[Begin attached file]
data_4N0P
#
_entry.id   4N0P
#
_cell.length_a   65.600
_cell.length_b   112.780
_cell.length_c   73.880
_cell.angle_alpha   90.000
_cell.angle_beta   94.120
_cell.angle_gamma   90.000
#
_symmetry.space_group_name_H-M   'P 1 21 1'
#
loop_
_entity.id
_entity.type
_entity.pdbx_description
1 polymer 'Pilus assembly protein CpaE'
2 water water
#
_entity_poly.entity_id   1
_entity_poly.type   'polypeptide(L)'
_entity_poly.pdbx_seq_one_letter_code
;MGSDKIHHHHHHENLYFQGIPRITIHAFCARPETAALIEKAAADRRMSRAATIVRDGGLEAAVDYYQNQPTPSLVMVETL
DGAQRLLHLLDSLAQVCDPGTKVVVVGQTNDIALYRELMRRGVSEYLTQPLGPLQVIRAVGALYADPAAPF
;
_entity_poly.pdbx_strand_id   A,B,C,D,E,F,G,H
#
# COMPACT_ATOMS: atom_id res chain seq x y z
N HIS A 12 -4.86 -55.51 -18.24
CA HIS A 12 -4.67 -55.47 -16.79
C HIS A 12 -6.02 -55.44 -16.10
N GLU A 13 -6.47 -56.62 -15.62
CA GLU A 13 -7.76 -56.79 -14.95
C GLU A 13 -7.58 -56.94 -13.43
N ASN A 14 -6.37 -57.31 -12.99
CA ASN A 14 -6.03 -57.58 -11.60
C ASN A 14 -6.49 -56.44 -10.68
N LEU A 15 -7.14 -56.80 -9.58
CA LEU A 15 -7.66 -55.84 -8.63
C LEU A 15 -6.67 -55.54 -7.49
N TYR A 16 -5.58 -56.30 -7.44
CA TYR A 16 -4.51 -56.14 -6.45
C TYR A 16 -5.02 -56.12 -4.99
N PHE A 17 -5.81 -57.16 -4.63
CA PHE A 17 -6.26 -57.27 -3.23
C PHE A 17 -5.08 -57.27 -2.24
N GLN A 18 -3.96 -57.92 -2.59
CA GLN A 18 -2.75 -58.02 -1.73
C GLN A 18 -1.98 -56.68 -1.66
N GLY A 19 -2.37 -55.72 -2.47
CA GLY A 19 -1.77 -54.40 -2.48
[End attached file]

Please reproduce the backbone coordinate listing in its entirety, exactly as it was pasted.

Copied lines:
data_4N0P
#
_entry.id   4N0P
#
_cell.length_a   65.600
_cell.length_b   112.780
_cell.length_c   73.880
_cell.angle_alpha   90.000
_cell.angle_beta   94.120
_cell.angle_gamma   90.000
#
_symmetry.space_group_name_H-M   'P 1 21 1'
#
loop_
_entity.id
_entity.type
_entity.pdbx_description
1 polymer 'Pilus assembly protein CpaE'
2 water water
#
_entity_poly.entity_id   1
_entity_poly.type   'polypeptide(L)'
_entity_poly.pdbx_seq_one_letter_code
;MGSDKIHHHHHHENLYFQGIPRITIHAFCARPETAALIEKAAADRRMSRAATIVRDGGLEAAVDYYQNQPTPSLVMVETL
DGAQRLLHLLDSLAQVCDPGTKVVVVGQTNDIALYRELMRRGVSEYLTQPLGPLQVIRAVGALYADPAAPF
;
_entity_poly.pdbx_strand_id   A,B,C,D,E,F,G,H
#
# COMPACT_ATOMS: atom_id res chain seq x y z
N HIS A 12 -4.86 -55.51 -18.24
CA HIS A 12 -4.67 -55.47 -16.79
C HIS A 12 -6.02 -55.44 -16.10
N GLU A 13 -6.47 -56.62 -15.62
CA GLU A 13 -7.76 -56.79 -14.95
C GLU A 13 -7.58 -56.94 -13.43
N ASN A 14 -6.37 -57.31 -12.99
CA ASN A 14 -6.03 -57.58 -11.60
C ASN A 14 -6.49 -56.44 -10.68
N LEU A 15 -7.14 -56.80 -9.58
CA LEU A 15 -7.66 -55.84 -8.63
C LEU A 15 -6.67 -55.54 -7.49
N TYR A 16 -5.58 -56.30 -7.44
CA TYR A 16 -4.51 -56.14 -6.45
C TYR A 16 -5.02 -56.12 -4.99
N PHE A 17 -5.81 -57.16 -4.63
CA PHE A 17 -6.26 -57.27 -3.23
C PHE A 17 -5.08 -57.27 -2.24
N GLN A 18 -3.96 -57.92 -2.59
CA GLN A 18 -2.75 -58.02 -1.73
C GLN A 18 -1.98 -56.68 -1.66
N GLY A 19 -2.37 -55.72 -2.47
CA GLY A 19 -1.77 -54.40 -2.48